Massachusetts: Feds plan waterfowl, coyote hunts in Monomoy refuge
CHATHAM – For the first time since the Monomoy National Wildlife Refuge was created in 1944, the U.S. Fish and Wildlife Service is proposing to allow the hunting of migratory waterfowl and coyote inside the refuge.
A public information session will be held at the Chatham Community Center on April 30 from 3 to 6 p.m.
“I don’t think this is good for the coyote population on Cape Cod, with alpha parents getting killed and leaving young to fend for their themselves,” said Jan Raffaele, of Friends of Cape Wildlife. “One presumes the wildlife refuge is a safe haven for animals – more and more we’re opening refuges across the United States to hunting and more inhumane uses.”
She also said she is skeptical about how public input will be received at the meeting.
She recalled that several years ago there were hearings at the National Seashore on a proposal to safeguard piping plover eggs by poisoning crows. At the first meeting, she said, the public was able to speak and the proposal failed. When the plan was reintroduced a year later the public was only allowed to ask questions and not make comments.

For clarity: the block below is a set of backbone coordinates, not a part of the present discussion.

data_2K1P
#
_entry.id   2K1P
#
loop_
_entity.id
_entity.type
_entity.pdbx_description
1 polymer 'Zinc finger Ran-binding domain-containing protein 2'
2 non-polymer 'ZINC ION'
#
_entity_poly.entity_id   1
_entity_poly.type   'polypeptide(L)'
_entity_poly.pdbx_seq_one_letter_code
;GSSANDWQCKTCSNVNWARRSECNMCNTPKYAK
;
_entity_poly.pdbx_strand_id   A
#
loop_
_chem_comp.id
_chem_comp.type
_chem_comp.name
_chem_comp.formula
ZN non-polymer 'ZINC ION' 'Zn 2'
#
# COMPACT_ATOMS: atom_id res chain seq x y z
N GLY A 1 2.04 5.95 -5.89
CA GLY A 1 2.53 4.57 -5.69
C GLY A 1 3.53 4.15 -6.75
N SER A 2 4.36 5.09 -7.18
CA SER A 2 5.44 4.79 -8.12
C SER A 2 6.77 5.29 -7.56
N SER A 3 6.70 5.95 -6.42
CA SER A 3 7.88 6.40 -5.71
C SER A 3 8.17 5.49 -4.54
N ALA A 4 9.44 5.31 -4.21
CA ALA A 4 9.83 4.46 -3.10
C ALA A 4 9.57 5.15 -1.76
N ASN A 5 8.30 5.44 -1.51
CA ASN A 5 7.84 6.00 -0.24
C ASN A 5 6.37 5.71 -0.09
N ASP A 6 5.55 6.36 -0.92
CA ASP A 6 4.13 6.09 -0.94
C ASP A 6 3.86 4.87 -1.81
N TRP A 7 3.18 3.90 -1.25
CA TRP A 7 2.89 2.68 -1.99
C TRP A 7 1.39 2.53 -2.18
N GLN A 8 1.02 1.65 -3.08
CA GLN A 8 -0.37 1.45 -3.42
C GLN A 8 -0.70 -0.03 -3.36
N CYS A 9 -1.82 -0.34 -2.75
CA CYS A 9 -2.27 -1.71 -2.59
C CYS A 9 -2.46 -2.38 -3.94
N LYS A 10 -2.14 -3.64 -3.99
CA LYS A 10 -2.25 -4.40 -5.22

The Seashore ultimately backed off that idea, but Raffaele said she’s concerned the refuge meeting will be a “watered-down public information session.”
The purpose of the public session is to “outline the proposed refuge hunt plan and seek public input on issues and concerns related to the environmental assessment and compatibility determination,” according to a statement from the refuge.
The plan, its environmental assessment and other related documents are available for review at fws.gov/refuge/Monomoy/.
The public can submit written comments by mail to Hunt Plan, Monomoy NWR, 30 Wikis Way, Chatham, MA 02633) or by email to email@example.com. Comments will be accepted through May 10.
The refuge’s Comprehensive Conservation Plan (CCP) indicates the refuge would open up to 40 percent of the refuge -- roughly 3,080 acres of open water habitat, to waterfowl hunting (duck, goose and coot).
The area to be opened to coyote hunting would comprise about 7,250 acres of North and South Monomoy Islands. The coyote hunting area will include all of the lands above mean low water, consisting of tidal flat, salt marsh, and dune habitats.
“It’s surprising to us that this land at the refuge - basically conservation land, is going to [be used to] further disrupt wildlife,” Elizabeth Brooke, also of Friends of Cape Wildlife, said.
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